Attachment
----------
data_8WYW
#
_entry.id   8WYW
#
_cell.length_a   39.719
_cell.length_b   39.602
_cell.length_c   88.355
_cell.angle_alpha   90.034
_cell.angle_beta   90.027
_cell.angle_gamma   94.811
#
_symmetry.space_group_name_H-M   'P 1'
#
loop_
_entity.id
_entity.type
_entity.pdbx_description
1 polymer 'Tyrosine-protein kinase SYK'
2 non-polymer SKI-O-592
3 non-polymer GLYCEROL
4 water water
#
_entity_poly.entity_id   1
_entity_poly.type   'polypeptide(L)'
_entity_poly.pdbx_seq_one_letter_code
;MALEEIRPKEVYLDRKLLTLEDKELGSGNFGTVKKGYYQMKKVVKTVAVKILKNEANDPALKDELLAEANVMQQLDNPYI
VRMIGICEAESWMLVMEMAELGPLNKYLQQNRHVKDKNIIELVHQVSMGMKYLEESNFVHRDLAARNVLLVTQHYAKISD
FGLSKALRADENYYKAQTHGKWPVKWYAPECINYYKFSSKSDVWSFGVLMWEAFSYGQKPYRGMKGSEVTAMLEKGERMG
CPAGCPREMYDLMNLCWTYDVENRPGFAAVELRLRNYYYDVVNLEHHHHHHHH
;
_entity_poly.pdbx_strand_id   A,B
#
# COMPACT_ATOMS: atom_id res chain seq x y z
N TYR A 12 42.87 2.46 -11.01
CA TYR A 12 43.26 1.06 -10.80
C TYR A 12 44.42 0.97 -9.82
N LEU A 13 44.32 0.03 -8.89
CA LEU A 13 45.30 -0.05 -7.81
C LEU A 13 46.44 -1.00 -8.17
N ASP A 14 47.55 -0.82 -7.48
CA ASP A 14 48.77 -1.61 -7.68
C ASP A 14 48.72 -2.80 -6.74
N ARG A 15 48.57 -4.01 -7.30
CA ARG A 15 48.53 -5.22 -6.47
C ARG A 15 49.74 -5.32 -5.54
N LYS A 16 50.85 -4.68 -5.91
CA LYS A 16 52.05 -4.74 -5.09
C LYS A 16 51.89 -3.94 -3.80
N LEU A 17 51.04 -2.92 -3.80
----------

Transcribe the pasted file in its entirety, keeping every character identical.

data_8WYW
#
_entry.id   8WYW
#
_cell.length_a   39.719
_cell.length_b   39.602
_cell.length_c   88.355
_cell.angle_alpha   90.034
_cell.angle_beta   90.027
_cell.angle_gamma   94.811
#
_symmetry.space_group_name_H-M   'P 1'
#
loop_
_entity.id
_entity.type
_entity.pdbx_description
1 polymer 'Tyrosine-protein kinase SYK'
2 non-polymer SKI-O-592
3 non-polymer GLYCEROL
4 water water
#
_entity_poly.entity_id   1
_entity_poly.type   'polypeptide(L)'
_entity_poly.pdbx_seq_one_letter_code
;MALEEIRPKEVYLDRKLLTLEDKELGSGNFGTVKKGYYQMKKVVKTVAVKILKNEANDPALKDELLAEANVMQQLDNPYI
VRMIGICEAESWMLVMEMAELGPLNKYLQQNRHVKDKNIIELVHQVSMGMKYLEESNFVHRDLAARNVLLVTQHYAKISD
FGLSKALRADENYYKAQTHGKWPVKWYAPECINYYKFSSKSDVWSFGVLMWEAFSYGQKPYRGMKGSEVTAMLEKGERMG
CPAGCPREMYDLMNLCWTYDVENRPGFAAVELRLRNYYYDVVNLEHHHHHHHH
;
_entity_poly.pdbx_strand_id   A,B
#
# COMPACT_ATOMS: atom_id res chain seq x y z
N TYR A 12 42.87 2.46 -11.01
CA TYR A 12 43.26 1.06 -10.80
C TYR A 12 44.42 0.97 -9.82
N LEU A 13 44.32 0.03 -8.89
CA LEU A 13 45.30 -0.05 -7.81
C LEU A 13 46.44 -1.00 -8.17
N ASP A 14 47.55 -0.82 -7.48
CA ASP A 14 48.77 -1.61 -7.68
C ASP A 14 48.72 -2.80 -6.74
N ARG A 15 48.57 -4.01 -7.30
CA ARG A 15 48.53 -5.22 -6.47
C ARG A 15 49.74 -5.32 -5.54
N LYS A 16 50.85 -4.68 -5.91
CA LYS A 16 52.05 -4.74 -5.09
C LYS A 16 51.89 -3.94 -3.80
N LEU A 17 51.04 -2.92 -3.80